The unique substitutions in the N-terminal NBD of fungal transporters do not render the domain non-functional. On the contrary, it is unequivocally shown that the N-terminal NBD of Cdr1p and, by extension those of other fungal transporters, have evolved so as to use their unique substitutions to perform the task of ATP binding and hydrolysis. While it is not yet clear what evolutionary advantage these typical sequence variations might provide to the organisms, it is becoming more and more evident that it has mechanistic implications for the protein. We are yet to understand how the N-terminal NBD works in conjunction with the C-terminal NBD to give rise to a functional drug transporter. Does working in tandem require the ABC Signature sequence of one NBD to participate in ATP binding by the other, as is seen in other ABC transporters? Like in the N-terminal NBDs, the ABC signature sequences of Cdr1p and other fungal transporters too appear to have diverged away from that of other ABC transporters. Whether this is so as to compensate for the substitutions in their N-terminal NBDs or whether they have evolved a new mechanism for coming together for ATP hydrolysis and drug efflux, is a question worth examining.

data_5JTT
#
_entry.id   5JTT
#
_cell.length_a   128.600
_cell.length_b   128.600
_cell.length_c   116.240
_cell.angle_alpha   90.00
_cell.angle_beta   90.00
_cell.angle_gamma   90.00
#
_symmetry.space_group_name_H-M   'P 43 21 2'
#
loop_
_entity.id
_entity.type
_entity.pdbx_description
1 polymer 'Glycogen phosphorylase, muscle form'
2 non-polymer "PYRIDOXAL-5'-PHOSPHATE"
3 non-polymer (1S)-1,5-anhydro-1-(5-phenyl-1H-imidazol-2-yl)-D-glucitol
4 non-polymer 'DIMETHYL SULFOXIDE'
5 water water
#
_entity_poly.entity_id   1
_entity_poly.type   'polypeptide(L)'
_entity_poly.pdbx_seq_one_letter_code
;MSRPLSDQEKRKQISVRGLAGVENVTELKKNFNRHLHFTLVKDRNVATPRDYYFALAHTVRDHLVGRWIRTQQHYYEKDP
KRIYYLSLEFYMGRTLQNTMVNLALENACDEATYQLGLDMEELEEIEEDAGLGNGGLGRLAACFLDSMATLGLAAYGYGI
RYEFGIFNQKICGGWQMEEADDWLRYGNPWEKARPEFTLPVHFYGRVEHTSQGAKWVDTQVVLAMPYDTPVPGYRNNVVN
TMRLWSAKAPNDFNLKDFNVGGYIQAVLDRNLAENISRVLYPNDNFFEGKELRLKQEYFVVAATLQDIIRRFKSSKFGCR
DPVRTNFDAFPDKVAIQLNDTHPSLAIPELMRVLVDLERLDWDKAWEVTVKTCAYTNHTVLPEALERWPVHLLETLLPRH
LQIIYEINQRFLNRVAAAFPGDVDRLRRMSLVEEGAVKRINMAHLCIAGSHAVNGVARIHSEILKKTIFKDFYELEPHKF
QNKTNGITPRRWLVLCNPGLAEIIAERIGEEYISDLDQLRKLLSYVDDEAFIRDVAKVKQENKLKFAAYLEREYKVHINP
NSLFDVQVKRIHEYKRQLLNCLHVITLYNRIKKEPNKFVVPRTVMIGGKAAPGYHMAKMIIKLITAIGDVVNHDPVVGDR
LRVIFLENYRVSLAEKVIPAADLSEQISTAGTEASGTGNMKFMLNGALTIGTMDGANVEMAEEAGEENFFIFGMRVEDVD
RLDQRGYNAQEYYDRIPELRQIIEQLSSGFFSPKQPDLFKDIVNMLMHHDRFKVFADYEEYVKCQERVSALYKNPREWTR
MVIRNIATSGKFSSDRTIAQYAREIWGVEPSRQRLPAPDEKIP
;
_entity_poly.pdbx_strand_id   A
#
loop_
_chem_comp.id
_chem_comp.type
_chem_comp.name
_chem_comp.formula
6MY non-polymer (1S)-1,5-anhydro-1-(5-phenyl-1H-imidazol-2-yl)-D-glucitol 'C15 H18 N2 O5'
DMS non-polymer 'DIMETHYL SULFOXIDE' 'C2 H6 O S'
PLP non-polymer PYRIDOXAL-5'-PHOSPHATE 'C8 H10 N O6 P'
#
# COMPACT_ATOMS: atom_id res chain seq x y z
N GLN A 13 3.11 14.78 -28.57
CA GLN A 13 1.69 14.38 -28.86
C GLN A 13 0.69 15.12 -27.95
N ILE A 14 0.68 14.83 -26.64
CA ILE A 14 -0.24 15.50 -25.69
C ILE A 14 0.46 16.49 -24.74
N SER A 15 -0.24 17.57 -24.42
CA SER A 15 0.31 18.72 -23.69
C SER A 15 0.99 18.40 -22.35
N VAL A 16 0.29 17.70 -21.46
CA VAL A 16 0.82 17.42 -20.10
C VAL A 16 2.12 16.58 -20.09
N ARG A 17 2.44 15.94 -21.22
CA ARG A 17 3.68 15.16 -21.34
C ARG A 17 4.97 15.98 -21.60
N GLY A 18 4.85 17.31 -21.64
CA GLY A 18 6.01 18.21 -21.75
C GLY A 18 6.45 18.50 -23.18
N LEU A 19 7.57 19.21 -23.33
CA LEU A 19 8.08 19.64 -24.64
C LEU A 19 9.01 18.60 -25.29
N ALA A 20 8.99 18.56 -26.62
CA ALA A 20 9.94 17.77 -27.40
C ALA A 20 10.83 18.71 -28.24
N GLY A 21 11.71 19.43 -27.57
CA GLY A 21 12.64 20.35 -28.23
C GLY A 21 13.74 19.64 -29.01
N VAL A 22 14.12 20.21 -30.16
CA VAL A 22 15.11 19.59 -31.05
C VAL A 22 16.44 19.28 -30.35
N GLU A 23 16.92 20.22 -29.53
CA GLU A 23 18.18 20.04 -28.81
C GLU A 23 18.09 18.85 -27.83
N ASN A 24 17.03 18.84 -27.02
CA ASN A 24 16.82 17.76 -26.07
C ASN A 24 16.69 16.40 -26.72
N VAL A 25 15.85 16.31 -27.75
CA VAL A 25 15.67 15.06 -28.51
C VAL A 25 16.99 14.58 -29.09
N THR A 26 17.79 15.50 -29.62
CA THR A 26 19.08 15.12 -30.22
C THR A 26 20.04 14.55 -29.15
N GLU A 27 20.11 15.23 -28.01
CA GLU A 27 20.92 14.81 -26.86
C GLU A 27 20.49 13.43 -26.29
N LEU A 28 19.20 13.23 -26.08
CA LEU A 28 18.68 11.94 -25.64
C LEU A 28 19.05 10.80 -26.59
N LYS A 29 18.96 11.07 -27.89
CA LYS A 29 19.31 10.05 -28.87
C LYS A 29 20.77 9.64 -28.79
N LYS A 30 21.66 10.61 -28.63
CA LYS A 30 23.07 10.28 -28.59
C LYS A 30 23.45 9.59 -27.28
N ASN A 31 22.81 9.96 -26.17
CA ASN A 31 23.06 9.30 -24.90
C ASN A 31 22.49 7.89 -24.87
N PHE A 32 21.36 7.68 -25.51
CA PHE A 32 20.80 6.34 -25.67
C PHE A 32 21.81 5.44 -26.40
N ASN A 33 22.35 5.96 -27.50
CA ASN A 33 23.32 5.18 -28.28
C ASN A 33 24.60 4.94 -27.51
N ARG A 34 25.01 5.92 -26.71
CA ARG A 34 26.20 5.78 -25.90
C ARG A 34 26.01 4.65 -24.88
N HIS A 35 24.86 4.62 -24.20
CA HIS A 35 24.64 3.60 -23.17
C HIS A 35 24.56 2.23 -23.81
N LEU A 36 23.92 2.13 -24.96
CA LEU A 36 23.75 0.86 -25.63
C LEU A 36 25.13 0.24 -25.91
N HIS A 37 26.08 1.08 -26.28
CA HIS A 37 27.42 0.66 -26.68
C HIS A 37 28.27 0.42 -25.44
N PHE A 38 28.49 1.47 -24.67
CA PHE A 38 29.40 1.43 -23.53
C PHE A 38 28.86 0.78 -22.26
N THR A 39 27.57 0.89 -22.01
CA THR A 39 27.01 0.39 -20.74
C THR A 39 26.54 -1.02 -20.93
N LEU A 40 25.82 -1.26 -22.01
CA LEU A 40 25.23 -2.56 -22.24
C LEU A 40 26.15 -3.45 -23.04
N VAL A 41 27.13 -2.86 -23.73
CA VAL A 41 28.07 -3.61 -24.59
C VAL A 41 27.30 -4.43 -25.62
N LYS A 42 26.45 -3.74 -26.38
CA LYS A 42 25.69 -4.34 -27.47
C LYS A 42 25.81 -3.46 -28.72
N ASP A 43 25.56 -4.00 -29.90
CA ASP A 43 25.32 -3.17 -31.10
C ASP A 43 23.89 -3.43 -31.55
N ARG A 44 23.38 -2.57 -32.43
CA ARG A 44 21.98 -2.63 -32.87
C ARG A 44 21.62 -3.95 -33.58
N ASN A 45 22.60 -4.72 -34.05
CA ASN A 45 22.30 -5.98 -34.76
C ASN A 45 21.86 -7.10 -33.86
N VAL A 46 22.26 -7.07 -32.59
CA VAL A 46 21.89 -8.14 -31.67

A New Sub-Domain in NBDS of Cdr1 Protein
The genome wide inventory of ABC transporters of C. albicans, also revealed a new sequence motif characteristic of each subfamily of C. albicans ABC proteins. In the transporter subfamilies viz., PDR, MDR, MRP, and ALDp, the new motif occurred in the region between Walker A and Walker B (Figure 4B) whereas in the non-transporter subfamilies viz., EF3 and RLI it occurred next to Walker B (Gaur et al., 2005). Although this new motif can be used to identify sequences from the corresponding subfamily in other organisms, its role in the functioning of ABC proteins remains to be assessed.
Loops Connecting Transmembrane Segments
The 12 TMSs of yeast ABC transporters are interlinked by six extracellular loops (ECL1-6) on extracellular face and four intracellular loops (ICL1-4) on the cytosolic face of plasma membrane (Figure 2). ECL1, 2, 4, and 5 are generally comparable in length and shorter than other two ECLs (ECL3 and ECL6) which are very long. ICLs have mostly conserved primary sequences compared to ECLs, but are of shorter length (Lamping et al., 2010). The structure and functional studies so far suggest that ECLs act like gates of drug biding pocket, mostly contribute to drug specificity, while ICLs generally serve as intra-domain transmission interface between TMDs and NBDs (Sauna et al., 2008). However, the exact role of ECLs and ICLs in drug transport is not well understood.